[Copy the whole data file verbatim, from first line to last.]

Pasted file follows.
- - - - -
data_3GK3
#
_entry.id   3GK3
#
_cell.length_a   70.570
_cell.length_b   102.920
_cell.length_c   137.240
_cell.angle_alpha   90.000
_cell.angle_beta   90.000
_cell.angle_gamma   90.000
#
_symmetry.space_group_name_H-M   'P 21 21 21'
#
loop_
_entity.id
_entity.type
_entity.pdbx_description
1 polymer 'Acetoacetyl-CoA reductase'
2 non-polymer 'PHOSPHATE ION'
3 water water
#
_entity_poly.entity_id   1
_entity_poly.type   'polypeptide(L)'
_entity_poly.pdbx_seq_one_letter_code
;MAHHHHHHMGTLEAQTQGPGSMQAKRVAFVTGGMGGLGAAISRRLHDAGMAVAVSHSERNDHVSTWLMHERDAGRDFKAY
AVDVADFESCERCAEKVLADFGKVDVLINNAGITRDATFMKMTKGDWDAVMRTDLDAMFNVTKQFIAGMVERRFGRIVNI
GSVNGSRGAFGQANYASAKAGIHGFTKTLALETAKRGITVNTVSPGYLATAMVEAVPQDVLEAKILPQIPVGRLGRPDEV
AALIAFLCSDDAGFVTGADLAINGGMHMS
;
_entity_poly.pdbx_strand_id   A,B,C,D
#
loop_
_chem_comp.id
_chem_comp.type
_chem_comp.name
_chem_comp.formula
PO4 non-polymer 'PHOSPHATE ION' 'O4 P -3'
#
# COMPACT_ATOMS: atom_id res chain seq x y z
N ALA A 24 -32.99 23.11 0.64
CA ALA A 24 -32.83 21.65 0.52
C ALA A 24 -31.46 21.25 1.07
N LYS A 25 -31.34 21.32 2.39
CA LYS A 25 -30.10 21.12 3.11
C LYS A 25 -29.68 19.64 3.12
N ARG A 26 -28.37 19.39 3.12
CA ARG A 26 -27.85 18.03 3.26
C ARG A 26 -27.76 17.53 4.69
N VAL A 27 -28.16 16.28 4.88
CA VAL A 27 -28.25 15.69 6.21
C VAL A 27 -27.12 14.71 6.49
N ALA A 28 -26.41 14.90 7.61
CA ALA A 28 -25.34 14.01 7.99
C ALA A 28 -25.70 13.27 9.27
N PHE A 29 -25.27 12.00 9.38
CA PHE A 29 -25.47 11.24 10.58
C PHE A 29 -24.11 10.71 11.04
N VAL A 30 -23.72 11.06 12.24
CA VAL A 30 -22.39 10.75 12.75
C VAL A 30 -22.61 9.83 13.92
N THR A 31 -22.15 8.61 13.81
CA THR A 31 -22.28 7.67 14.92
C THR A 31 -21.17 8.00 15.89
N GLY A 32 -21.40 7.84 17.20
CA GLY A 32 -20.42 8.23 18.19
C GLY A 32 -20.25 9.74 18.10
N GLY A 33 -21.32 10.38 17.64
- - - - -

data_3GK3
#
_entry.id   3GK3
#
_cell.length_a   70.570
_cell.length_b   102.920
_cell.length_c   137.240
_cell.angle_alpha   90.000
_cell.angle_beta   90.000
_cell.angle_gamma   90.000
#
_symmetry.space_group_name_H-M   'P 21 21 21'
#
loop_
_entity.id
_entity.type
_entity.pdbx_description
1 polymer 'Acetoacetyl-CoA reductase'
2 non-polymer 'PHOSPHATE ION'
3 water water
#
_entity_poly.entity_id   1
_entity_poly.type   'polypeptide(L)'
_entity_poly.pdbx_seq_one_letter_code
;MAHHHHHHMGTLEAQTQGPGSMQAKRVAFVTGGMGGLGAAISRRLHDAGMAVAVSHSERNDHVSTWLMHERDAGRDFKAY
AVDVADFESCERCAEKVLADFGKVDVLINNAGITRDATFMKMTKGDWDAVMRTDLDAMFNVTKQFIAGMVERRFGRIVNI
GSVNGSRGAFGQANYASAKAGIHGFTKTLALETAKRGITVNTVSPGYLATAMVEAVPQDVLEAKILPQIPVGRLGRPDEV
AALIAFLCSDDAGFVTGADLAINGGMHMS
;
_entity_poly.pdbx_strand_id   A,B,C,D
#
loop_
_chem_comp.id
_chem_comp.type
_chem_comp.name
_chem_comp.formula
PO4 non-polymer 'PHOSPHATE ION' 'O4 P -3'
#
# COMPACT_ATOMS: atom_id res chain seq x y z
N ALA A 24 -32.99 23.11 0.64
CA ALA A 24 -32.83 21.65 0.52
C ALA A 24 -31.46 21.25 1.07
N LYS A 25 -31.34 21.32 2.39
CA LYS A 25 -30.10 21.12 3.11
C LYS A 25 -29.68 19.64 3.12
N ARG A 26 -28.37 19.39 3.12
CA ARG A 26 -27.85 18.03 3.26
C ARG A 26 -27.76 17.53 4.69
N VAL A 27 -28.16 16.28 4.88
CA VAL A 27 -28.25 15.69 6.21
C VAL A 27 -27.12 14.71 6.49
N ALA A 28 -26.41 14.90 7.61
CA ALA A 28 -25.34 14.01 7.99
C ALA A 28 -25.70 13.27 9.27
N PHE A 29 -25.27 12.00 9.38
CA PHE A 29 -25.47 11.24 10.58
C PHE A 29 -24.11 10.71 11.04
N VAL A 30 -23.72 11.06 12.24
CA VAL A 30 -22.39 10.75 12.75
C VAL A 30 -22.61 9.83 13.92
N THR A 31 -22.15 8.61 13.81
CA THR A 31 -22.28 7.67 14.92
C THR A 31 -21.17 8.00 15.89
N GLY A 32 -21.40 7.84 17.20
CA GLY A 32 -20.42 8.23 18.19
C GLY A 32 -20.25 9.74 18.10
N GLY A 33 -21.32 10.38 17.64